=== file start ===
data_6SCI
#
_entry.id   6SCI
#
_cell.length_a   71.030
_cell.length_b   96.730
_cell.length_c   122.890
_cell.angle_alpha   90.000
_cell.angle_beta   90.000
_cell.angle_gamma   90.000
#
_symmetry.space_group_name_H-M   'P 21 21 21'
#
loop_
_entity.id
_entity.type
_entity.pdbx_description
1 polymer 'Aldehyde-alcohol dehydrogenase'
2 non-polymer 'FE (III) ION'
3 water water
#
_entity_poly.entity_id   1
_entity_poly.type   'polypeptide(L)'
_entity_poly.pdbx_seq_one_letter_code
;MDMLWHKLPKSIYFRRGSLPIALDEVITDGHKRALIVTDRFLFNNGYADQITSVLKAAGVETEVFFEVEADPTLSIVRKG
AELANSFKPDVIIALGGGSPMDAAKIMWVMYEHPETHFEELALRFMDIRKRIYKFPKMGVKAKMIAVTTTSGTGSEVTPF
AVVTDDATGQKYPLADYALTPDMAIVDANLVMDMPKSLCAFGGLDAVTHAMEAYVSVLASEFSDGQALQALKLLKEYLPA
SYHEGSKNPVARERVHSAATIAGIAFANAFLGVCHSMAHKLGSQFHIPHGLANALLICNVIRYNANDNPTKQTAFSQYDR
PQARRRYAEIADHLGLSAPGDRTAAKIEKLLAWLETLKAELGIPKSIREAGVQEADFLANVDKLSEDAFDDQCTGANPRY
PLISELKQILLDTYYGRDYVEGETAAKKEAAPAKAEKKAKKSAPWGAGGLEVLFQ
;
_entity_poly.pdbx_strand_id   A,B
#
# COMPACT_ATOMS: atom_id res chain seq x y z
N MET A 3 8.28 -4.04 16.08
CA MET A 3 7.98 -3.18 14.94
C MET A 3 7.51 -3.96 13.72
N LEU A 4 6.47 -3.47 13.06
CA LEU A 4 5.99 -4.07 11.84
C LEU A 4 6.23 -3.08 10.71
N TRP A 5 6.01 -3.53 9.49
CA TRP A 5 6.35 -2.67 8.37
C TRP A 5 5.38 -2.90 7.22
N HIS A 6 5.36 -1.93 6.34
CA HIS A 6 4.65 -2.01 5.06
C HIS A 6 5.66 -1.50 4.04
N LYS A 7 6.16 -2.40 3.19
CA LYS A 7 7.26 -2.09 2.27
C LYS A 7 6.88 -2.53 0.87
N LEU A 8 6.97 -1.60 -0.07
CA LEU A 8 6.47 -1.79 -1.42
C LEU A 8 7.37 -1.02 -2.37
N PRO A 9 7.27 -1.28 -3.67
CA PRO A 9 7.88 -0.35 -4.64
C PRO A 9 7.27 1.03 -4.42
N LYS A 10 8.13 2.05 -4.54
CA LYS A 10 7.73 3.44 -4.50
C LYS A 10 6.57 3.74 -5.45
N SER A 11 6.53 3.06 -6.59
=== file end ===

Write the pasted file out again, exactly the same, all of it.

data_6SCI
#
_entry.id   6SCI
#
_cell.length_a   71.030
_cell.length_b   96.730
_cell.length_c   122.890
_cell.angle_alpha   90.000
_cell.angle_beta   90.000
_cell.angle_gamma   90.000
#
_symmetry.space_group_name_H-M   'P 21 21 21'
#
loop_
_entity.id
_entity.type
_entity.pdbx_description
1 polymer 'Aldehyde-alcohol dehydrogenase'
2 non-polymer 'FE (III) ION'
3 water water
#
_entity_poly.entity_id   1
_entity_poly.type   'polypeptide(L)'
_entity_poly.pdbx_seq_one_letter_code
;MDMLWHKLPKSIYFRRGSLPIALDEVITDGHKRALIVTDRFLFNNGYADQITSVLKAAGVETEVFFEVEADPTLSIVRKG
AELANSFKPDVIIALGGGSPMDAAKIMWVMYEHPETHFEELALRFMDIRKRIYKFPKMGVKAKMIAVTTTSGTGSEVTPF
AVVTDDATGQKYPLADYALTPDMAIVDANLVMDMPKSLCAFGGLDAVTHAMEAYVSVLASEFSDGQALQALKLLKEYLPA
SYHEGSKNPVARERVHSAATIAGIAFANAFLGVCHSMAHKLGSQFHIPHGLANALLICNVIRYNANDNPTKQTAFSQYDR
PQARRRYAEIADHLGLSAPGDRTAAKIEKLLAWLETLKAELGIPKSIREAGVQEADFLANVDKLSEDAFDDQCTGANPRY
PLISELKQILLDTYYGRDYVEGETAAKKEAAPAKAEKKAKKSAPWGAGGLEVLFQ
;
_entity_poly.pdbx_strand_id   A,B
#
# COMPACT_ATOMS: atom_id res chain seq x y z
N MET A 3 8.28 -4.04 16.08
CA MET A 3 7.98 -3.18 14.94
C MET A 3 7.51 -3.96 13.72
N LEU A 4 6.47 -3.47 13.06
CA LEU A 4 5.99 -4.07 11.84
C LEU A 4 6.23 -3.08 10.71
N TRP A 5 6.01 -3.53 9.49
CA TRP A 5 6.35 -2.67 8.37
C TRP A 5 5.38 -2.90 7.22
N HIS A 6 5.36 -1.93 6.34
CA HIS A 6 4.65 -2.01 5.06
C HIS A 6 5.66 -1.50 4.04
N LYS A 7 6.16 -2.40 3.19
CA LYS A 7 7.26 -2.09 2.27
C LYS A 7 6.88 -2.53 0.87
N LEU A 8 6.97 -1.60 -0.07
CA LEU A 8 6.47 -1.79 -1.42
C LEU A 8 7.37 -1.02 -2.37
N PRO A 9 7.27 -1.28 -3.67
CA PRO A 9 7.88 -0.35 -4.64
C PRO A 9 7.27 1.03 -4.42
N LYS A 10 8.13 2.05 -4.54
CA LYS A 10 7.73 3.44 -4.50
C LYS A 10 6.57 3.74 -5.45
N SER A 11 6.53 3.06 -6.59